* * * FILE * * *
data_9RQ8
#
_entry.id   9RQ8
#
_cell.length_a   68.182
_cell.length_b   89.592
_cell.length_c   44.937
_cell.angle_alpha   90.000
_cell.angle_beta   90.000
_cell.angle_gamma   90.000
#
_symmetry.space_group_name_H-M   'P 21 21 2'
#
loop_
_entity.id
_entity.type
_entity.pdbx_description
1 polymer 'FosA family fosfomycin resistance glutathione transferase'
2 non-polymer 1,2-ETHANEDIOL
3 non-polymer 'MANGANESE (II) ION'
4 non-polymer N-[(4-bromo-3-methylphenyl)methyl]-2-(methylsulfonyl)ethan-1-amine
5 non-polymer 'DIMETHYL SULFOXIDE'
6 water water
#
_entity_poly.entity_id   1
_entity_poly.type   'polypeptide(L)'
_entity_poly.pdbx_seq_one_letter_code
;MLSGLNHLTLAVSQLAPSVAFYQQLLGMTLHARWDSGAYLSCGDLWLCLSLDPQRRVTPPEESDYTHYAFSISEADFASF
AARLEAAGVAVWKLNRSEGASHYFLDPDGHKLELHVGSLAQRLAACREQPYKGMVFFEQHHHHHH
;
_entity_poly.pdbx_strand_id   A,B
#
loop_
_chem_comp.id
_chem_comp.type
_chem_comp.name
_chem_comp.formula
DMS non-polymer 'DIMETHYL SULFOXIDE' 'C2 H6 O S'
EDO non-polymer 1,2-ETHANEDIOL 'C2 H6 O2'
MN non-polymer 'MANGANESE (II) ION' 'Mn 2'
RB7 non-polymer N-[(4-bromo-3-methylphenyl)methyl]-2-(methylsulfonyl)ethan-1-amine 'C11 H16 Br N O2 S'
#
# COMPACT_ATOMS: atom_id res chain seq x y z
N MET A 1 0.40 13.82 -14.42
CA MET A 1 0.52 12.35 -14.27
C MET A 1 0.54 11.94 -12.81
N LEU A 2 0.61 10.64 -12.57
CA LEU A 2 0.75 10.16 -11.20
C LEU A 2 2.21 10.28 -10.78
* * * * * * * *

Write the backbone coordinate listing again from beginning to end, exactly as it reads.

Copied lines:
data_9RQ8
#
_entry.id   9RQ8
#
_cell.length_a   68.182
_cell.length_b   89.592
_cell.length_c   44.937
_cell.angle_alpha   90.000
_cell.angle_beta   90.000
_cell.angle_gamma   90.000
#
_symmetry.space_group_name_H-M   'P 21 21 2'
#
loop_
_entity.id
_entity.type
_entity.pdbx_description
1 polymer 'FosA family fosfomycin resistance glutathione transferase'
2 non-polymer 1,2-ETHANEDIOL
3 non-polymer 'MANGANESE (II) ION'
4 non-polymer N-[(4-bromo-3-methylphenyl)methyl]-2-(methylsulfonyl)ethan-1-amine
5 non-polymer 'DIMETHYL SULFOXIDE'
6 water water
#
_entity_poly.entity_id   1
_entity_poly.type   'polypeptide(L)'
_entity_poly.pdbx_seq_one_letter_code
;MLSGLNHLTLAVSQLAPSVAFYQQLLGMTLHARWDSGAYLSCGDLWLCLSLDPQRRVTPPEESDYTHYAFSISEADFASF
AARLEAAGVAVWKLNRSEGASHYFLDPDGHKLELHVGSLAQRLAACREQPYKGMVFFEQHHHHHH
;
_entity_poly.pdbx_strand_id   A,B
#
loop_
_chem_comp.id
_chem_comp.type
_chem_comp.name
_chem_comp.formula
DMS non-polymer 'DIMETHYL SULFOXIDE' 'C2 H6 O S'
EDO non-polymer 1,2-ETHANEDIOL 'C2 H6 O2'
MN non-polymer 'MANGANESE (II) ION' 'Mn 2'
RB7 non-polymer N-[(4-bromo-3-methylphenyl)methyl]-2-(methylsulfonyl)ethan-1-amine 'C11 H16 Br N O2 S'
#
# COMPACT_ATOMS: atom_id res chain seq x y z
N MET A 1 0.40 13.82 -14.42
CA MET A 1 0.52 12.35 -14.27
C MET A 1 0.54 11.94 -12.81
N LEU A 2 0.61 10.64 -12.57
CA LEU A 2 0.75 10.16 -11.20
C LEU A 2 2.21 10.28 -10.78